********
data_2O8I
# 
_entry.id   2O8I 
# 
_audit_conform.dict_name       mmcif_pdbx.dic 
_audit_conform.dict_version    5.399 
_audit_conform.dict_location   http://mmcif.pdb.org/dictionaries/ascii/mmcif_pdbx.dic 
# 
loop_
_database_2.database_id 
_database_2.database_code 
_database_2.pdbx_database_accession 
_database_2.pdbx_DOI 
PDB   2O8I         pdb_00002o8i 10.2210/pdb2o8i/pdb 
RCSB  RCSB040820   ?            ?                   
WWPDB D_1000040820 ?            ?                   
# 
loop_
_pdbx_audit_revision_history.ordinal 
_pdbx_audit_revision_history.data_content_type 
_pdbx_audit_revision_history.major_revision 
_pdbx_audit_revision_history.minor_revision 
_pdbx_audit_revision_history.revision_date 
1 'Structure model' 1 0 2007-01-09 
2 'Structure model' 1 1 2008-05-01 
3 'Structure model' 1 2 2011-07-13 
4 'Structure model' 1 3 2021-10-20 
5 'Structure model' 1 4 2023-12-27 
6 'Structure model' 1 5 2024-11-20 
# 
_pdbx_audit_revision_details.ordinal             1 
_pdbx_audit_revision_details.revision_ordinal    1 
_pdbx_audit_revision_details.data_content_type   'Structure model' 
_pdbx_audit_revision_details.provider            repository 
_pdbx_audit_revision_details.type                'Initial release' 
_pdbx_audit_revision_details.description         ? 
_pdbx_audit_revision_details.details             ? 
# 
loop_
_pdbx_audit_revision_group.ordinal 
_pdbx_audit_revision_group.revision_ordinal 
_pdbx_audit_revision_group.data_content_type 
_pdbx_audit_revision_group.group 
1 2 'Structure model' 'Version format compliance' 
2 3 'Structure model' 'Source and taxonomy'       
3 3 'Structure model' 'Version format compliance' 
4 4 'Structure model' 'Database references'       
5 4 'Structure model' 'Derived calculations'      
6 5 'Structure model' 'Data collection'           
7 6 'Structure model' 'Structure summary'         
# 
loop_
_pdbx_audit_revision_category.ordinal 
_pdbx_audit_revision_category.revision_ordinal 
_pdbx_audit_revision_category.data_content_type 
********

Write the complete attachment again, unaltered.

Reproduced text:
data_2O8I
# 
_entry.id   2O8I 
# 
_audit_conform.dict_name       mmcif_pdbx.dic 
_audit_conform.dict_version    5.399 
_audit_conform.dict_location   http://mmcif.pdb.org/dictionaries/ascii/mmcif_pdbx.dic 
# 
loop_
_database_2.database_id 
_database_2.database_code 
_database_2.pdbx_database_accession 
_database_2.pdbx_DOI 
PDB   2O8I         pdb_00002o8i 10.2210/pdb2o8i/pdb 
RCSB  RCSB040820   ?            ?                   
WWPDB D_1000040820 ?            ?                   
# 
loop_
_pdbx_audit_revision_history.ordinal 
_pdbx_audit_revision_history.data_content_type 
_pdbx_audit_revision_history.major_revision 
_pdbx_audit_revision_history.minor_revision 
_pdbx_audit_revision_history.revision_date 
1 'Structure model' 1 0 2007-01-09 
2 'Structure model' 1 1 2008-05-01 
3 'Structure model' 1 2 2011-07-13 
4 'Structure model' 1 3 2021-10-20 
5 'Structure model' 1 4 2023-12-27 
6 'Structure model' 1 5 2024-11-20 
# 
_pdbx_audit_revision_details.ordinal             1 
_pdbx_audit_revision_details.revision_ordinal    1 
_pdbx_audit_revision_details.data_content_type   'Structure model' 
_pdbx_audit_revision_details.provider            repository 
_pdbx_audit_revision_details.type                'Initial release' 
_pdbx_audit_revision_details.description         ? 
_pdbx_audit_revision_details.details             ? 
# 
loop_
_pdbx_audit_revision_group.ordinal 
_pdbx_audit_revision_group.revision_ordinal 
_pdbx_audit_revision_group.data_content_type 
_pdbx_audit_revision_group.group 
1 2 'Structure model' 'Version format compliance' 
2 3 'Structure model' 'Source and taxonomy'       
3 3 'Structure model' 'Version format compliance' 
4 4 'Structure model' 'Database references'       
5 4 'Structure model' 'Derived calculations'      
6 5 'Structure model' 'Data collection'           
7 6 'Structure model' 'Structure summary'         
# 
loop_
_pdbx_audit_revision_category.ordinal 
_pdbx_audit_revision_category.revision_ordinal 
_pdbx_audit_revision_category.data_content_type 